NHNZ logo
NHNZ logo

NHNZ, formerly Natural History New Zealand,[1] is a New Zealand-based television production house.

It works and co-produces with multiple major global broadcasters: Discovery Channel, Animal Planet, Discovery Science, A&E Television Networks, National Geographic Channel, Travel Channel, NHK (Japan), France 5 and ZDF (Germany). NHNZ's programmes are available in 180 countries.


The early years

NHNZ was originally formed as the Natural History Unit of TVNZ. The unit was created in 1977, with the aim of telling stories of New Zealand native and endangered species.

The unit's first documentaries made were a series of six 15-minute programmes called Hidden Places which featured various New Zealand habitats, notably Okarito, White Island, Fiordland, Mackenzie Country and Sinclair Wetlands, near Dunedin.

The first programme that captured international attention was the story of Don Merton's rescue of the New Zealand black robin from the brink of extinction. Several programmes were made chronicling this success story – Seven Black Robins, The Robins Return and finally Chatham Island a Black Robin Story.

In 1997 the production house was sold, and became a subsidiary of Fox International Channels.[2] In October 2012, former Fox executive David Haslingden acquired 100% of NHNZ.[3]

Blue Ant Media acquisition

In May 2017, the Canadian media company Blue Ant Media acquired NZHNZ and its parent company, the RACAT Group.[4]

In mid-July 2020, Blue Ant Media announced that it would be selling NHNZ's Melville Street building in order to avoid having capital tied up in real estate. However, the company would remain in the premises.[5]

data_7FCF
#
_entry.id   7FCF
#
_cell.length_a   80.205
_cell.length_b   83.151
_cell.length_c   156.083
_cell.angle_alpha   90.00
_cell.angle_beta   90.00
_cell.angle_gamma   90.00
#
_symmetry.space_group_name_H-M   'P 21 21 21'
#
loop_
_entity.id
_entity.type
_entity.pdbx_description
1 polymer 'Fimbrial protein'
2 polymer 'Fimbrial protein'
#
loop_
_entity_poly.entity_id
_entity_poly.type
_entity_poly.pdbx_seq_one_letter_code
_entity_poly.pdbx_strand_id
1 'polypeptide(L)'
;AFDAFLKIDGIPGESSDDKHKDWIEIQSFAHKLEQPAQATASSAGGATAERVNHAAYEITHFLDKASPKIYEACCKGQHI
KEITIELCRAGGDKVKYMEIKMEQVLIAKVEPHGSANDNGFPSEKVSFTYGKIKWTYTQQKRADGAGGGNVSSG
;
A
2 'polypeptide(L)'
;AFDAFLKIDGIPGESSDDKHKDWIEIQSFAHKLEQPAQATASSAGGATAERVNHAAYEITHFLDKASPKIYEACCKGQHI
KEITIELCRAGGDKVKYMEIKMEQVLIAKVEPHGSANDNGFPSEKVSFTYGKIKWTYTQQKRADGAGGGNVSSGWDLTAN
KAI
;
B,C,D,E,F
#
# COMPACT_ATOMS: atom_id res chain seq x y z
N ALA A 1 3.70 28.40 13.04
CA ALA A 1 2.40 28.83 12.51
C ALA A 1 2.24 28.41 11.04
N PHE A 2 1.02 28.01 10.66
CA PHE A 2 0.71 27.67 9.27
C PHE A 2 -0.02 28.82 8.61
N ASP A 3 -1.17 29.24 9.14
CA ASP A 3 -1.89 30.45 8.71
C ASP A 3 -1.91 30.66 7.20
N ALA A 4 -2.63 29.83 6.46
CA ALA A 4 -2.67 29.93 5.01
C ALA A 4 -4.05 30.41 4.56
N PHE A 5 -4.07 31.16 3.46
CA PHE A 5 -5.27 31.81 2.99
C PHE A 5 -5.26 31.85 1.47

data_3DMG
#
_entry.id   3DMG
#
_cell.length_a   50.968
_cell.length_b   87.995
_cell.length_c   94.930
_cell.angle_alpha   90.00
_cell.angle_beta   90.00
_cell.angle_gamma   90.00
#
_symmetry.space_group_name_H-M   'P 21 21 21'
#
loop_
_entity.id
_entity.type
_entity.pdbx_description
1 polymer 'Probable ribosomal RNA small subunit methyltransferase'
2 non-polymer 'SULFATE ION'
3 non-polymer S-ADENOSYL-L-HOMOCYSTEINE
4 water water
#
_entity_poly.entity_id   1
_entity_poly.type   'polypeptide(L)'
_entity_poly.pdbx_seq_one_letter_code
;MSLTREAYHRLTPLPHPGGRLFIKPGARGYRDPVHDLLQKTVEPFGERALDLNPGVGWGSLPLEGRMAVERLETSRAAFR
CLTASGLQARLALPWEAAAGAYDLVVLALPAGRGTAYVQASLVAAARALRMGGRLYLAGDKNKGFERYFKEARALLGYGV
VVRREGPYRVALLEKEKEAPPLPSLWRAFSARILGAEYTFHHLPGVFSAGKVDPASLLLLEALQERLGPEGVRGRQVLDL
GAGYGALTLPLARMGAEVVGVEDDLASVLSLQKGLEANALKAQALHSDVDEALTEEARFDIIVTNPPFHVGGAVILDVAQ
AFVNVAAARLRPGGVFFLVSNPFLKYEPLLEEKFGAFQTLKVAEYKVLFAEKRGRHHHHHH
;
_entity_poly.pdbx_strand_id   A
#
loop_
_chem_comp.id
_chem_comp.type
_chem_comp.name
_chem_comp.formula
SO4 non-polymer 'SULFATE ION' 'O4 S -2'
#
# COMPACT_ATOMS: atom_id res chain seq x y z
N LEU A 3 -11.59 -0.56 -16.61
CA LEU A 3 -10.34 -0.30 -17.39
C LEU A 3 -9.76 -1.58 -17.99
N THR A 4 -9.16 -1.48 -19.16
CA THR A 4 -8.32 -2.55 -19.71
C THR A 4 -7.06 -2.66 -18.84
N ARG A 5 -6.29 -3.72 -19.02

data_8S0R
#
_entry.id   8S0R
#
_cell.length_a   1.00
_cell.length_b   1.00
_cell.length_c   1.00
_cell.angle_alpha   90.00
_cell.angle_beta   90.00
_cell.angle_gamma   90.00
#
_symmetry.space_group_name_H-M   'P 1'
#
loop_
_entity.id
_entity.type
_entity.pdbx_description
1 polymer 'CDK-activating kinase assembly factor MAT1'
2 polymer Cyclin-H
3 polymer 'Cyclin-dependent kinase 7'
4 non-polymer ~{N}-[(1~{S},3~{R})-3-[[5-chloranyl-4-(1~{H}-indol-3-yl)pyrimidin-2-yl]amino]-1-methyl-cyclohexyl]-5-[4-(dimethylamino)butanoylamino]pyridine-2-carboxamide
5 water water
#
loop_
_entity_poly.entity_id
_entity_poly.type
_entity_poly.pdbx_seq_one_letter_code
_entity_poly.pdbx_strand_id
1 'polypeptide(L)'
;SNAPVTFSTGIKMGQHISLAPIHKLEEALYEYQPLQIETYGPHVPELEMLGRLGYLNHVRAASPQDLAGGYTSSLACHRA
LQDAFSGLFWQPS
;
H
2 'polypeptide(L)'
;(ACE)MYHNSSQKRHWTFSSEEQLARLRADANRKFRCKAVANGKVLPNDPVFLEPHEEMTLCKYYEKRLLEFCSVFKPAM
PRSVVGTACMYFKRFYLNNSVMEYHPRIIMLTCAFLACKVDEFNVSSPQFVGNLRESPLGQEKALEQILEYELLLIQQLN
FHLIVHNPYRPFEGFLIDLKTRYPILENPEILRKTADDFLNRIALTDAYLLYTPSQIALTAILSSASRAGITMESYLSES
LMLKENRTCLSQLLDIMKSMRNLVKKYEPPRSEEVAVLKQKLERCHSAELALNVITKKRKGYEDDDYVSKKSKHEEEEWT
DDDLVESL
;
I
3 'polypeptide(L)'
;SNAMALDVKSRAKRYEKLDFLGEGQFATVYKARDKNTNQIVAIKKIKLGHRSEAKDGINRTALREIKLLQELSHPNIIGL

In mid-December 2020, Blue Ant Media confirmed that it was in negotiations with reality television producer Dame Julie Christie as a prospective investor and partner. Christie indicated that Dunedin would likely no longer be the main base of the company, but that it would be shared among three hubs in Dunedin, Auckland, and Los Angeles.[6]


Notable work

NHNZ is known for their extensive work in creating documentaries in Antarctica. The first, in 1982, featured the private life of Adelie penguins, paved the way for a further 18 titles. Icebird and Under the Ice were early offshore successes for the company.[7] An early pair of documentaries produced by NHNZ, Emperors of Antarctica and The Longest Night, chronicled the over-wintering activities of scientists from Antarctica New Zealand, produced by Max Quinn.[8] In 1992, these were joined by a third Solid Water Liquid Rock produced by Mike Single.[9] This trilogy helped to establish a relationship with Discovery Channel.

In 2010, NHNZ started producing 3D factual programming. NHNZ's first 3D documentary China Revealed: The Great Wall of China debuted on one of the world's first full-time 3D networks, -3net.[10] In 2012, NHNZ announced it was taking a lead role in the development of cost-effective 2D to 3D conversion technology, in partnership with Korean company ETRI.[11] ETRI will use NHNZ's HD documentaries as test subjects for trialling the new technology.

Notable series

Various series produced by NHNZ have received awards and accolades. In 2000, NHNZ cameraman Mike Single won an Emmy for outstanding cinematography for The Crystal Ocean, which focused on on the cycle of water freeze and thaw in Antarctica.[12]

NHNZ has made many successful series of programmes working with Animal Planet, including The Most Extreme, a series produced by Ian McGee.[13][14] NHNZ produced 65 episodes of this series from 2002 to 2007.

The forerunner to The Most Extreme was Twisted Tales, two companion series produced in 1999 and 2000. Twisted Tales: The Bat earned NHNZ's second Emmy Award in 1999 for Ian McGee in the category of Outstanding Achievement in a Craft in News and Documentary Programming – Writers. The following year, Ian and co-writer Quinn Berentson were again nominated for an Emmy Award in the same category for Twisted Tales: The Rat.

In 2008, NHNZ began a new series, I Survived..., which airs on the Biography Channel. The series has over 60 episodes, and has its own spinoff series, I Survived: Beyond and Back.[15] Other successful series include Orangutan Island and Life Force.[16]